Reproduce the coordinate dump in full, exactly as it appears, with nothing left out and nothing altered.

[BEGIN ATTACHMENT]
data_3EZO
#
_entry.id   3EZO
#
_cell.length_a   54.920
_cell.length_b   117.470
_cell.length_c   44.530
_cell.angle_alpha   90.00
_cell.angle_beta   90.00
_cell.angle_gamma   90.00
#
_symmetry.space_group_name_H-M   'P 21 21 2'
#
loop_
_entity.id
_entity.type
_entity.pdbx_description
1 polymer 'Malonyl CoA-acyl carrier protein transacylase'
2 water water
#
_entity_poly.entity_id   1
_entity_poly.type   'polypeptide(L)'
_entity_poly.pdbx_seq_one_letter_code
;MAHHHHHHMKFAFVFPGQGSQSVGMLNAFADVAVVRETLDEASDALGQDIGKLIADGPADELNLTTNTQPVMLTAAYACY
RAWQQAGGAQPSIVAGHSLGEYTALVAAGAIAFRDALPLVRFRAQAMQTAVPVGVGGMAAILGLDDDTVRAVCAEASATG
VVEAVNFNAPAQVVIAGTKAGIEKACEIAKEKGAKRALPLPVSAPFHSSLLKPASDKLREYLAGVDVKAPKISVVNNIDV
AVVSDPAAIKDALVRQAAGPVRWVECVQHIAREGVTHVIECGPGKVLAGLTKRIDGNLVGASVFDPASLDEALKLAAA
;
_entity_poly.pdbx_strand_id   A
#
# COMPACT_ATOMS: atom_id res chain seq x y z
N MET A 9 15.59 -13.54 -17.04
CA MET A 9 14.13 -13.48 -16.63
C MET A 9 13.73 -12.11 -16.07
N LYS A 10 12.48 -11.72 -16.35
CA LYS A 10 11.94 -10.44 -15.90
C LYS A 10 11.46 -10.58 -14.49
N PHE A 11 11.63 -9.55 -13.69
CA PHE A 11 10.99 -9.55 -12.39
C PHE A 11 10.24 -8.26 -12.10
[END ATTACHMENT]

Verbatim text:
data_3EZO
#
_entry.id   3EZO
#
_cell.length_a   54.920
_cell.length_b   117.470
_cell.length_c   44.530
_cell.angle_alpha   90.00
_cell.angle_beta   90.00
_cell.angle_gamma   90.00
#
_symmetry.space_group_name_H-M   'P 21 21 2'
#
loop_
_entity.id
_entity.type
_entity.pdbx_description
1 polymer 'Malonyl CoA-acyl carrier protein transacylase'
2 water water
#
_entity_poly.entity_id   1
_entity_poly.type   'polypeptide(L)'
_entity_poly.pdbx_seq_one_letter_code
;MAHHHHHHMKFAFVFPGQGSQSVGMLNAFADVAVVRETLDEASDALGQDIGKLIADGPADELNLTTNTQPVMLTAAYACY
RAWQQAGGAQPSIVAGHSLGEYTALVAAGAIAFRDALPLVRFRAQAMQTAVPVGVGGMAAILGLDDDTVRAVCAEASATG
VVEAVNFNAPAQVVIAGTKAGIEKACEIAKEKGAKRALPLPVSAPFHSSLLKPASDKLREYLAGVDVKAPKISVVNNIDV
AVVSDPAAIKDALVRQAAGPVRWVECVQHIAREGVTHVIECGPGKVLAGLTKRIDGNLVGASVFDPASLDEALKLAAA
;
_entity_poly.pdbx_strand_id   A
#
# COMPACT_ATOMS: atom_id res chain seq x y z
N MET A 9 15.59 -13.54 -17.04
CA MET A 9 14.13 -13.48 -16.63
C MET A 9 13.73 -12.11 -16.07
N LYS A 10 12.48 -11.72 -16.35
CA LYS A 10 11.94 -10.44 -15.90
C LYS A 10 11.46 -10.58 -14.49
N PHE A 11 11.63 -9.55 -13.69
CA PHE A 11 10.99 -9.55 -12.39
C PHE A 11 10.24 -8.26 -12.10